Israel minister in rare West Bank visit for electricity deal
Energy Minister Yuval Steinitz made a rare appearance by a high-ranking Israeli official in the occupied West Bank on Monday to sign an agreement on electricity with the Palestinian Authority.
Steinitz attended the ceremony in Jalamah near the northern West Bank city of Jenin alongside Palestinian prime minister Rami Hamdallah.
They announced a boost in electricity supply in the area that comes with a payment guarantee from the Palestinians and unveiled a new substation.
The ceremony was held with a top adviser to US President Donald Trump, Jason Greenblatt, set to hold another round of meetings in Israel and the Palestinian territories in the coming days.
Trump's administration has urged Israel to take measures to improve the Palestinian economy as he seeks ways to restart peace talks.
"Of course we hope to achieve peace and security; it is important for all nations -- but meanwhile it is important also to improve the infrastructure," Steinitz said.
Hamdallah said "we do not want to depend on Israel forever".
"We are about to build a power plant in Jenin that will generate 450 megawatts in the Jenin area. I hope this power plant will start operating in 2020."
But the ceremony came in stark contrast to a severe electricity shortage in the Gaza Strip, the other Palestinian territory run by Islamist movement Hamas.
Palestinian president Mahmud Abbas, whose Fatah party is based in the West Bank, has sought to pressure his rivals from Hamas in recent months notably by withholding payments for electricity.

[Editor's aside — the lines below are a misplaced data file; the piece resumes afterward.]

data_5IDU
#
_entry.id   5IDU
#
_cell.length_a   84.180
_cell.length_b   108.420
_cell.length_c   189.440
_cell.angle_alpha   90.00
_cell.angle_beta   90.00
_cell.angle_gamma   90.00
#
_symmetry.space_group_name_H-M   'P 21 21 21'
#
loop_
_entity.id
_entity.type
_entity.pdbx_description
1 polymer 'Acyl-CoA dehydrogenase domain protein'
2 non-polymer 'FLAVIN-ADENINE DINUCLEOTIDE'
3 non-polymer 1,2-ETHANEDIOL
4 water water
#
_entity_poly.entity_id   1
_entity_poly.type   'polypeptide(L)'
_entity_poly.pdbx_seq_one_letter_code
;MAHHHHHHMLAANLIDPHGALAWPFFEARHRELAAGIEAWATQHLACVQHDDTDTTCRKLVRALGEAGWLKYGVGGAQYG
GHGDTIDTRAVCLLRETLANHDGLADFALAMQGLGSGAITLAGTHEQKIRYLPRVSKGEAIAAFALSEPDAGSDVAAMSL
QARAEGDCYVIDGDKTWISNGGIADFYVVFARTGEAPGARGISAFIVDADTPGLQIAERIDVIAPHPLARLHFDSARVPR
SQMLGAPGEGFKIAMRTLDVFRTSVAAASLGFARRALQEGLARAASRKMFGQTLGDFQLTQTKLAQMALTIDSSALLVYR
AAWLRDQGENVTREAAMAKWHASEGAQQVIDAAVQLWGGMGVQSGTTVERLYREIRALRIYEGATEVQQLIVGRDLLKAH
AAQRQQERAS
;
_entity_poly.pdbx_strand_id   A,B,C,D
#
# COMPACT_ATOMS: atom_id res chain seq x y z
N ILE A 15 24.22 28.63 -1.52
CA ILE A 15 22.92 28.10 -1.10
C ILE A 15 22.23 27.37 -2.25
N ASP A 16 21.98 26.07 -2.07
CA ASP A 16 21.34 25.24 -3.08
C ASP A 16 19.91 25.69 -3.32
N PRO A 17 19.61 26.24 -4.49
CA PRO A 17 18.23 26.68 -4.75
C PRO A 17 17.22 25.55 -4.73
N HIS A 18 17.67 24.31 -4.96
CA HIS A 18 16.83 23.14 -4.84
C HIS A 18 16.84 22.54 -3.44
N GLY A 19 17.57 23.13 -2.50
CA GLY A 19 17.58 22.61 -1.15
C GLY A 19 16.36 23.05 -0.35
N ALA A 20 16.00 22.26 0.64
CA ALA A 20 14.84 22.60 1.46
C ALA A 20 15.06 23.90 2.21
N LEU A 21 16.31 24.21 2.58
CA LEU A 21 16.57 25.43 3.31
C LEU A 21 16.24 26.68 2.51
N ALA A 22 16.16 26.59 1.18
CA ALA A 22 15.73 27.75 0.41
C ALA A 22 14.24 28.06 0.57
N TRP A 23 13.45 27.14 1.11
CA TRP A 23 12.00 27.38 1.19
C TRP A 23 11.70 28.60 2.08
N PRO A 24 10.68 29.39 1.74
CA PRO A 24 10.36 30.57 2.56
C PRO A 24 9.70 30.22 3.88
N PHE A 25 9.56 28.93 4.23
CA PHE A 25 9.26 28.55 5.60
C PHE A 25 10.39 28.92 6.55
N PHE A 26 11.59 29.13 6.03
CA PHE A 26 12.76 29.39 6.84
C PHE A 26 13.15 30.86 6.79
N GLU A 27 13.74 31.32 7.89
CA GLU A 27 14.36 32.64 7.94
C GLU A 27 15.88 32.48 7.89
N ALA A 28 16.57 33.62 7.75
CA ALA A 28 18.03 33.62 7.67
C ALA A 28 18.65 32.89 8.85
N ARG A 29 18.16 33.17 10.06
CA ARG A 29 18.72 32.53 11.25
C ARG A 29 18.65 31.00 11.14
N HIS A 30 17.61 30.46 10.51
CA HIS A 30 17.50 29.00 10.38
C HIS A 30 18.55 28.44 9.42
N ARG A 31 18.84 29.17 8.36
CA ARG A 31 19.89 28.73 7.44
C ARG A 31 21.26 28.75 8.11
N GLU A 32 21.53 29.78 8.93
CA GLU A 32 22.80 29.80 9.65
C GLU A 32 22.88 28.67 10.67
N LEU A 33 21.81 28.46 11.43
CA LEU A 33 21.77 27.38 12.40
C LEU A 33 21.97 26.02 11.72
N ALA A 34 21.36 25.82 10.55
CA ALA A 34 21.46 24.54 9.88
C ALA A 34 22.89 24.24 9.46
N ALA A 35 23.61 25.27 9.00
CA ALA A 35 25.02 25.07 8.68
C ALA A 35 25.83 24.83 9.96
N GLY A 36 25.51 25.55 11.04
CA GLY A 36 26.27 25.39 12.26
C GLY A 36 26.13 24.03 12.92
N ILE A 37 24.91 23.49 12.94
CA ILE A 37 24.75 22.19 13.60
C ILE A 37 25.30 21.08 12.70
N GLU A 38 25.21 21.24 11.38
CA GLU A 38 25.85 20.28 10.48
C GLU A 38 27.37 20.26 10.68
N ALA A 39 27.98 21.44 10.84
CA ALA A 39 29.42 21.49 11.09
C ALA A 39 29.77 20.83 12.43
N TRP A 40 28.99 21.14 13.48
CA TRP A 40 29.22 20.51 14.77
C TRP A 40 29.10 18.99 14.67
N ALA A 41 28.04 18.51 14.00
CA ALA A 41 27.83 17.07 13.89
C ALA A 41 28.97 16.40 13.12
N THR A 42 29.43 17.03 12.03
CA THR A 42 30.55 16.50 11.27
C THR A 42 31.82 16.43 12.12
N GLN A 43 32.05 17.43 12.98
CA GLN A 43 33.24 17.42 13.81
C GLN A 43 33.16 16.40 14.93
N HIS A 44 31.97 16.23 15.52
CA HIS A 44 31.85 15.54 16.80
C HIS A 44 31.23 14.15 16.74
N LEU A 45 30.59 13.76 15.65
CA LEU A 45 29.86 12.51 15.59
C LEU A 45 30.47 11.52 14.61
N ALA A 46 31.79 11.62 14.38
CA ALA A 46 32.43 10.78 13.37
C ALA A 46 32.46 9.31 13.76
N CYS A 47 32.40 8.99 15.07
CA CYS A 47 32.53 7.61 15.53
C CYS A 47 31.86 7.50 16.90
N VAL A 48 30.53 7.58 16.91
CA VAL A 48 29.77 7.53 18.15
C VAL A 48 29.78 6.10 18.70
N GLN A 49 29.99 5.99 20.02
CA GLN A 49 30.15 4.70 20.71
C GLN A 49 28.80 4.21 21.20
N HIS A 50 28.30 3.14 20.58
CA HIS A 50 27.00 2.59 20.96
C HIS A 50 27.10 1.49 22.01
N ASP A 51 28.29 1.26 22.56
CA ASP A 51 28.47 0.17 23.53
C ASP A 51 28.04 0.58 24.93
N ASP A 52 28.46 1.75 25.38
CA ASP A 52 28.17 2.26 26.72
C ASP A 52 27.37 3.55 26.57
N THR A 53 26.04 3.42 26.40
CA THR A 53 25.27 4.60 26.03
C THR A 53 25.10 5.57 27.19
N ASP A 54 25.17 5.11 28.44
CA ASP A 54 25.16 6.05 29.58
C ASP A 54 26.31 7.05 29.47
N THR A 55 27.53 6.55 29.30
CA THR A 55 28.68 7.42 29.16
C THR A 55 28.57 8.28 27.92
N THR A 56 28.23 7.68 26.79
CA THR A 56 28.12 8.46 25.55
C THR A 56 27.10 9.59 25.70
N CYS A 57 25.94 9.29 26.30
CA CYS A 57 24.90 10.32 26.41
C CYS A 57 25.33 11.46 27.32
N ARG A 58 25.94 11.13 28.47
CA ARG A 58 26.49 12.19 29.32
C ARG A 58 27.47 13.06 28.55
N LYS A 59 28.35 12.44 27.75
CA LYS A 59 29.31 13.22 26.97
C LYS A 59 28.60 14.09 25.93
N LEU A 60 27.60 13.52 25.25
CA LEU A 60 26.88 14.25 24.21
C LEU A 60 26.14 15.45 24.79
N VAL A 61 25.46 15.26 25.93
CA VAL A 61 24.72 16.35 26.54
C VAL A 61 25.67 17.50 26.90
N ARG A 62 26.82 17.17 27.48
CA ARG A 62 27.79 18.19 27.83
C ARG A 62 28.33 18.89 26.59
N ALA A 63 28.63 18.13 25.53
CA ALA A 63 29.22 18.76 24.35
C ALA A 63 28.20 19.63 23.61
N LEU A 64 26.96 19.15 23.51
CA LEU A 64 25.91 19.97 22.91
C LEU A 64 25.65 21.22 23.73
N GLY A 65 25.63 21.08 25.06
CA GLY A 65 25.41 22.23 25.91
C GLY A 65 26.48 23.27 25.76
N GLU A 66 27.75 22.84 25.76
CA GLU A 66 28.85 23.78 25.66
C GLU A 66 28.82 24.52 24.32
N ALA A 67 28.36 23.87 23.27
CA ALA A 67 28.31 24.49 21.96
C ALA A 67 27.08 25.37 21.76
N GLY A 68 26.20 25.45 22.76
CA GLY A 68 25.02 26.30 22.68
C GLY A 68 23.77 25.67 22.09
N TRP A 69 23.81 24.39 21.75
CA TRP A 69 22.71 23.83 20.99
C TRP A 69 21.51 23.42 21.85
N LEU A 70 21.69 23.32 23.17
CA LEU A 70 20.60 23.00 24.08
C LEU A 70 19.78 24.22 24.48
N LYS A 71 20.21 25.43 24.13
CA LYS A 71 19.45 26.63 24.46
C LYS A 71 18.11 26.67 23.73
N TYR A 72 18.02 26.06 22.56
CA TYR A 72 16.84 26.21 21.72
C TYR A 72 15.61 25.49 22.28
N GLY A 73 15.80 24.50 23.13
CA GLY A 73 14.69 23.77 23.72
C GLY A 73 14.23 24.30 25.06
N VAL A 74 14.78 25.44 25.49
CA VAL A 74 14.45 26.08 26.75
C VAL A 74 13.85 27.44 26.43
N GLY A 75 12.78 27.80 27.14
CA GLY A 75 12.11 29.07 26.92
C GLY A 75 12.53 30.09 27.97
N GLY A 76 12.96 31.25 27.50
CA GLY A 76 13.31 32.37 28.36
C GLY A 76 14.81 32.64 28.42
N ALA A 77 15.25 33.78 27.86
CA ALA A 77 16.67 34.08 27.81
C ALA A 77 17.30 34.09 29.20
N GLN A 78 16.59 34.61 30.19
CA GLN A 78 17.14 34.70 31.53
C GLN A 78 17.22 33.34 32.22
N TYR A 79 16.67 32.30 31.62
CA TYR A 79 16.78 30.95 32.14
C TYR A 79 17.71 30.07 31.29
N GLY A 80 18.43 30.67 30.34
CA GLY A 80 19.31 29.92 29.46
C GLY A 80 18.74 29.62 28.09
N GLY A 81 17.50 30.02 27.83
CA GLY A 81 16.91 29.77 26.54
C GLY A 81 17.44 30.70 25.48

Israel recently reduced its supply of electricity to the Gaza Strip after Abbas slashed the payments.
The cut left the impoverished territory of more than two million people with as little as two hours of mains electricity a day.
As an interim measure, Egypt stepped in to deliver fuel to Gaza's sole power plant, but Hamas at the weekend accused Abbas's Palestinian Authority of blocking fuel payments to Egypt.
- 'LIKE A NIGHTCLUB' -
Hamdallah on Monday said "in 10 years, we have spent more than $15 billion from the Palestinian state's treasury on Gaza while Hamas collects the revenues and spends it on itself and not on the people".
Israeli Major General Yoav Mordechai, head of the defence ministry unit that coordinates civilian affairs in the Palestinian territories, said Gazan leaders had electricity "at home, like a nightclub, but why don't they put the people (before themselves)?".
Those who can afford it have generators to power their homes and businesses in the Gaza Strip.
Israel coordinates with the Palestinian Authority, but not Hamas, which it considers a terrorist organisation and has fought three wars since 2008 with Palestinian militants in Gaza.
The Gaza Strip has been under an Israeli blockade for a decade, badly damaging the enclave's economy, and its crossing with Egypt has also remained largely closed in recent years.
UN officials have called for the blockade to be lifted, citing deteriorating humanitarian conditions, but Israel says it is necessary to prevent Hamas from importing weapons or materials that could be used to make them.
Monday's agreement will lead to an increase in electricity supply to the West Bank's Jenin area by 60 megawatts, officials said.
The West Bank relies almost completely on Israel for its electricity supply and payment disputes have led to blackouts in the past.
Such visits by an Israeli minister are extremely rare.
In May, Israeli Finance Minister Moshe Kahlon met Hamdallah in Ramallah.
Before that, no Israeli member of the internal security cabinet had met a Palestinian official in a West Bank city since 2000, an Israeli official said.